Even in a 68-55 loss to ASA Select on Thursday, Fleet and Beyer both showed what they can bring to the table. Fleet finished with 19 points, hitting three triples, and Beyer finished with seven points with a couple tough finishes at the net.
Nyle Ralph-Bayer (above) is already getting some college interest. (Photo: Josh Verlin/CoBL)
Playing in these tournaments against high-level competition is only helping the two get ready to carry the load for Henderson in the winter. Ritter will need to rely heavily on the two as Henderson brings in a young roster with minimal varsity experience.
With Henderson hiring Ritter, Fleet and Ralph-Beyer are both excited about the hire. The two expressed their liking for Ritter and how he coaches. Although they haven’t had any official practices yet, only a pair of weekends at Philly Live last month, Ralph-Beyer and Fleet are looking forward to getting to play under Ritte for real.
While it is still early for the two to think about the collegiate level, both have received some interest from schools. Fleet heard from D-III school St. Lawrence in New York, and Ralph-Beyer heard from one of his coaches that D-I Delaware State is interested.
For the present, the two look to win now in the summer.
“Hoop Group-wise, we are trying to make the final four at one of these tournaments this summer,” Fleet said.
East Coast Power will be heading to Summer Jam Fest at Spooky Nook Sports in Manheim, Pa. this weekend. They will also be at the New England Finale July 22-24 in Connecticut.
“We are underdogs,” Ralph-Beyer said. “Play hard, play as a team, and hopefully win a championship.” — Dennis Olson
Terrell Webster (2023 | Team Takeover Orange | McKinley Tech, D.C.)
Webster had to go through some adversity to get where he is today, but it’s only shaped him into the player he is right now. Webster played for Team Takeover squad up until 9th grade where he was asked to try out for the EYBL team.
Terrell Webster (above) is back on track after a stumble during the pandemic. (Photo: Zak Wolf/CoBL)
During the pandemic, Webster said he had gotten lazy and not worked on his game enough, while everyone was taking theirs to the next level, which led him to not making the EYBL roster.
“It was actually my first time being cut, so I just used it as motivation and I knew that I wasn’t doing what I was supposed to do, so it was a wakeup call letting me know I needed to get to it.” Webster said. “All the guys that made the team I played with before and I had done well against them before, so it was disappointing.”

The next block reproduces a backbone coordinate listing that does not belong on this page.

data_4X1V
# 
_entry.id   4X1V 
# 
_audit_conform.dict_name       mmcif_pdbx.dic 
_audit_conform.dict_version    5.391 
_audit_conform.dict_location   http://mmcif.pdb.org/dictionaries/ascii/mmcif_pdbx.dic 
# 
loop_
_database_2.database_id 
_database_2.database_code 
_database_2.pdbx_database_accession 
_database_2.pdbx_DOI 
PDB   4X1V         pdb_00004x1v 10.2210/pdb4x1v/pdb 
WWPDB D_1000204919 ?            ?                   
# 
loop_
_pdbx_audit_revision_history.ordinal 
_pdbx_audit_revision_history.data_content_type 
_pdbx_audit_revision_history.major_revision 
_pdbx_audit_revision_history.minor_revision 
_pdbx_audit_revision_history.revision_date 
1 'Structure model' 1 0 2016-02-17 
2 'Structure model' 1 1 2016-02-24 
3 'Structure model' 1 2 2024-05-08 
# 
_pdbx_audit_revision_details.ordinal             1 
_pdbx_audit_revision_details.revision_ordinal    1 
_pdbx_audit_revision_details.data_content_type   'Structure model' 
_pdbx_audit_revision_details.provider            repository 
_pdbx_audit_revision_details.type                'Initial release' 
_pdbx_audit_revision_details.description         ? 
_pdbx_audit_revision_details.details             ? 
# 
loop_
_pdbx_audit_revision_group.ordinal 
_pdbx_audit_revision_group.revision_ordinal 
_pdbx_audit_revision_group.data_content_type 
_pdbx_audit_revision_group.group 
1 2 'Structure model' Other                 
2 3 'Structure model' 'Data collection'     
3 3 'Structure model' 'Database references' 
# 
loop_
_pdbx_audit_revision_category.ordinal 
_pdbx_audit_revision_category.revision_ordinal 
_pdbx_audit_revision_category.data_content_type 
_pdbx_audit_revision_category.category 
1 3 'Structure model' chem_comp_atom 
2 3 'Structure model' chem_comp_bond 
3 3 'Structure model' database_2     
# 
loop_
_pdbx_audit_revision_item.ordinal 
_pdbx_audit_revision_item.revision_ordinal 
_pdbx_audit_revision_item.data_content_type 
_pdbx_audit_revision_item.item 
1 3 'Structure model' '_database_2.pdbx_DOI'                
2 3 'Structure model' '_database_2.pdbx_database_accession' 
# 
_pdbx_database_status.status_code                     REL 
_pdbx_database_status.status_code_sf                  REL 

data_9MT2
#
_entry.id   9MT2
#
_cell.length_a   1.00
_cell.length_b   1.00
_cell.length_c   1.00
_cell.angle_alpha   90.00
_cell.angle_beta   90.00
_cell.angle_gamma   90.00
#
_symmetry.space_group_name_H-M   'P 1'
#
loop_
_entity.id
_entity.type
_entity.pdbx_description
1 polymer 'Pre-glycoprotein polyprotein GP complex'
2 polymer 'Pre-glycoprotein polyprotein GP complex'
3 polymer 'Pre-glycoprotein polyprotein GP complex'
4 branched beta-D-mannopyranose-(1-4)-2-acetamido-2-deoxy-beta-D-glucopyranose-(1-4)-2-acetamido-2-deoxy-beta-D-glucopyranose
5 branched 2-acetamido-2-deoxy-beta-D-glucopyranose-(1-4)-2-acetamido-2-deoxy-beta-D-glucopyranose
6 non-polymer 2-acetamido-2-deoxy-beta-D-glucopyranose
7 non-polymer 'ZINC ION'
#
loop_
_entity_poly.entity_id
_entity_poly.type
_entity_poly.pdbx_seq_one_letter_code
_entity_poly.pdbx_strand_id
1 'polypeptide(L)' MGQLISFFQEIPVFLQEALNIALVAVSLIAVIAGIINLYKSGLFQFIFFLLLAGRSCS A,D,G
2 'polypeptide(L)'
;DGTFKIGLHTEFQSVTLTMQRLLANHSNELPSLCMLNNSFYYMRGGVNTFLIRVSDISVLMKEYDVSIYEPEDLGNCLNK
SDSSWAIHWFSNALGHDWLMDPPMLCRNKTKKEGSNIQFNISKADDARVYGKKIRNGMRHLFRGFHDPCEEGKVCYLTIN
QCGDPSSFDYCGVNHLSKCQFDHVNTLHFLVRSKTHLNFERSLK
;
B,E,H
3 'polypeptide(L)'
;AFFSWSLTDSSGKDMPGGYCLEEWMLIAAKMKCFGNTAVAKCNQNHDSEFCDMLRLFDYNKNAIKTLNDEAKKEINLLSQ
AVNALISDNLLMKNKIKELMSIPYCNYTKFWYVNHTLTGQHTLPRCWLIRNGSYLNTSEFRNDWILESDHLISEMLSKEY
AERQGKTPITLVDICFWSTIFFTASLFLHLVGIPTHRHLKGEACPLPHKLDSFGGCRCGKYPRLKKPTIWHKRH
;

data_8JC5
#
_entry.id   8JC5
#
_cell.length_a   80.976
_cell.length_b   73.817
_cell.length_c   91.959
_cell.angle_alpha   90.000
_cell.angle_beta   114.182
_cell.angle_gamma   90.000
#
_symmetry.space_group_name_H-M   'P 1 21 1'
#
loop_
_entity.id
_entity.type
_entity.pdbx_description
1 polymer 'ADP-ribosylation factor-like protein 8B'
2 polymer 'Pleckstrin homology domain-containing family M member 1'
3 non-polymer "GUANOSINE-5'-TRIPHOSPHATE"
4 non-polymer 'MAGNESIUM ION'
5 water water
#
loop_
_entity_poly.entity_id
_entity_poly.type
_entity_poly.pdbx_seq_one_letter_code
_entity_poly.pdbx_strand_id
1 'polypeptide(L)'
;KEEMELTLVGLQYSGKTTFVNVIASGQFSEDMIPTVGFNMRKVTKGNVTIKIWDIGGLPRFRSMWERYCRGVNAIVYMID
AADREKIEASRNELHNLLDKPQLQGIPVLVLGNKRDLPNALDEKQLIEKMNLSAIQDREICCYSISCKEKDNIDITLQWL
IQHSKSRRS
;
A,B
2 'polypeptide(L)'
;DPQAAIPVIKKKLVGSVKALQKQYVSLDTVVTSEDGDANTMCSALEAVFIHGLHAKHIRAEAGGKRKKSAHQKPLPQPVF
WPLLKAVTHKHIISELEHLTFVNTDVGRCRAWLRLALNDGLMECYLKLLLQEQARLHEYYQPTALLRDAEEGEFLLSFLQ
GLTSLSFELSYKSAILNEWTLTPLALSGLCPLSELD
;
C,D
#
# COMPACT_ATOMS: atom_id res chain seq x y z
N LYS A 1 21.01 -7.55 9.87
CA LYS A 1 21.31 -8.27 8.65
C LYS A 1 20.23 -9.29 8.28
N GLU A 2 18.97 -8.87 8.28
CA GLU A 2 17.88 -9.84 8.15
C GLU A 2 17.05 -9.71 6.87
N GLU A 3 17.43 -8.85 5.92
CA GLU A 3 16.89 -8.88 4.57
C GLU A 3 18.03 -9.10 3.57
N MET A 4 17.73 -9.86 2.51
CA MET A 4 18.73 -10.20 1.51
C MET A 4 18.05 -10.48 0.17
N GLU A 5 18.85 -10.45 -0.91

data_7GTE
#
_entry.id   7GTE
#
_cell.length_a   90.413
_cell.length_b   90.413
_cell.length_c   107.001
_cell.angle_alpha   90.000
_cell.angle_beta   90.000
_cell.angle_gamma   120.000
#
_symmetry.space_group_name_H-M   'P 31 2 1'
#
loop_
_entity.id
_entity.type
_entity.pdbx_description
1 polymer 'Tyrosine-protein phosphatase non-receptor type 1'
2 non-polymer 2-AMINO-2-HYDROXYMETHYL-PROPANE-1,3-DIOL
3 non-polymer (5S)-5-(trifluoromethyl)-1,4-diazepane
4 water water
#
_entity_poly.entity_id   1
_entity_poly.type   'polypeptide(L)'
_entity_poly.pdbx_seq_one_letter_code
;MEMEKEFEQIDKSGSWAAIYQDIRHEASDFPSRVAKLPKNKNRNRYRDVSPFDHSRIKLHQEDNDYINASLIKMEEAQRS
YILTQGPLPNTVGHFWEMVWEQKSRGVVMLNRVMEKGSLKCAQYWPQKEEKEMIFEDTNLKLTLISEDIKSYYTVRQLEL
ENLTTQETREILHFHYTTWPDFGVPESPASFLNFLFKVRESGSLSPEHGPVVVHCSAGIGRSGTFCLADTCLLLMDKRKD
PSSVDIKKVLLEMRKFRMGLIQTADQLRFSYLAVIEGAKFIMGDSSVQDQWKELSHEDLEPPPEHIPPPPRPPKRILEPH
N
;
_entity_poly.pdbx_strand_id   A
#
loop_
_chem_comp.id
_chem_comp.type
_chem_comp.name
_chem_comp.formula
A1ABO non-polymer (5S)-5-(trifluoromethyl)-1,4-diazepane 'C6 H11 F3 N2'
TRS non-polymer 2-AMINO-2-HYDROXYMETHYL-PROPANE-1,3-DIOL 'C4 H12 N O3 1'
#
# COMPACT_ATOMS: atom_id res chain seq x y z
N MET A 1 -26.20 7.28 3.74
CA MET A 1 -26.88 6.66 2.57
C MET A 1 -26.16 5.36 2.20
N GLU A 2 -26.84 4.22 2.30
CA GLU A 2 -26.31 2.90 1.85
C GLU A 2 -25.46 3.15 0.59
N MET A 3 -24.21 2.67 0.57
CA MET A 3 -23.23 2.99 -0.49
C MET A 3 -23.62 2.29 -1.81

Ever since then, Webster has been hard at work and has started to get looks from colleges in the D.C area where he lives. D-II schools like Virginia Union and the University of the District of Columbia have both offered the guard, with D-I schools like Radford, Davidson and some Ivies remaining in close contact.
For his high school team, Webster said he faces plenty of double teams and is often face guarded as the number one option, so it’s taught him to give up the ball at the right time and not force anything he doesn’t need to. Playing with other skilled players at the AAU level, it’s allowed him to pick his moments where he can be aggressive and when he can let his teammates do their thing.
“I’m really a pass first guy, but I can also get to a bucket,” Webster said. “I may come out shooting one game and then when they get up on me, I can get it to a teammate. Or if I come out passing, then when they think I’m not aggressive, that’s when I can attack them.”
Webster has a good outside shot, using his threat from deep to attack the basket frequently. He wants to improve on his middle game whether it’s incorporating more of a floater, or a consistent mid-range pull up.
Basketball runs deep in Webster’s family with many of his relatives having played high school in the DMV area, which has had an impact on him throughout his life.
“Sometimes it can be a little pressuring just talking basketball all the time, but it’s also good motivation for me,” Webster said. “It’s always good to be better than your family, it’s something that you want to push for that you can brag about one day in a joking matter.” — Zak Wolf